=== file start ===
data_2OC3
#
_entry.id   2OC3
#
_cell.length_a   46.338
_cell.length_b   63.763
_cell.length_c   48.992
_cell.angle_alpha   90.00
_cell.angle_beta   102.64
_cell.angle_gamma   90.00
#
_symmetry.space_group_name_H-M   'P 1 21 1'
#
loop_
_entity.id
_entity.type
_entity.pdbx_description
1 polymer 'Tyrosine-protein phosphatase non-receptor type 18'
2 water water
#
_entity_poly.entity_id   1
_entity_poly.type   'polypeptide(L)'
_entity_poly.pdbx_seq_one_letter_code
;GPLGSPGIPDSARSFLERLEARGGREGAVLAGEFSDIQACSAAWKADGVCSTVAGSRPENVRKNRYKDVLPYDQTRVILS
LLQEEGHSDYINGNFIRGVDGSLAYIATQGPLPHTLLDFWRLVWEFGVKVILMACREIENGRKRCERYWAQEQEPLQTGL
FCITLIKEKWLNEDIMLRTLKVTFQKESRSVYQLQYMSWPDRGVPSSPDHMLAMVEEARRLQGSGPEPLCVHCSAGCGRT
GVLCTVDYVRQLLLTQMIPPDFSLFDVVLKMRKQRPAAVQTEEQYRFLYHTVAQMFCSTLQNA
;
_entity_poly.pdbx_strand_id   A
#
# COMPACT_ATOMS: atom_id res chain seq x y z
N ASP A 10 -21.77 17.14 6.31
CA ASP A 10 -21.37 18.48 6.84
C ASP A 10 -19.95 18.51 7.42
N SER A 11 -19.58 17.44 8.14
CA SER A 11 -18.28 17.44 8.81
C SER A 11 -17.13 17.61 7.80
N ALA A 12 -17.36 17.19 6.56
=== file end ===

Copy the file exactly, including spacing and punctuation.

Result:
data_2OC3
#
_entry.id   2OC3
#
_cell.length_a   46.338
_cell.length_b   63.763
_cell.length_c   48.992
_cell.angle_alpha   90.00
_cell.angle_beta   102.64
_cell.angle_gamma   90.00
#
_symmetry.space_group_name_H-M   'P 1 21 1'
#
loop_
_entity.id
_entity.type
_entity.pdbx_description
1 polymer 'Tyrosine-protein phosphatase non-receptor type 18'
2 water water
#
_entity_poly.entity_id   1
_entity_poly.type   'polypeptide(L)'
_entity_poly.pdbx_seq_one_letter_code
;GPLGSPGIPDSARSFLERLEARGGREGAVLAGEFSDIQACSAAWKADGVCSTVAGSRPENVRKNRYKDVLPYDQTRVILS
LLQEEGHSDYINGNFIRGVDGSLAYIATQGPLPHTLLDFWRLVWEFGVKVILMACREIENGRKRCERYWAQEQEPLQTGL
FCITLIKEKWLNEDIMLRTLKVTFQKESRSVYQLQYMSWPDRGVPSSPDHMLAMVEEARRLQGSGPEPLCVHCSAGCGRT
GVLCTVDYVRQLLLTQMIPPDFSLFDVVLKMRKQRPAAVQTEEQYRFLYHTVAQMFCSTLQNA
;
_entity_poly.pdbx_strand_id   A
#
# COMPACT_ATOMS: atom_id res chain seq x y z
N ASP A 10 -21.77 17.14 6.31
CA ASP A 10 -21.37 18.48 6.84
C ASP A 10 -19.95 18.51 7.42
N SER A 11 -19.58 17.44 8.14
CA SER A 11 -18.28 17.44 8.81
C SER A 11 -17.13 17.61 7.80
N ALA A 12 -17.36 17.19 6.56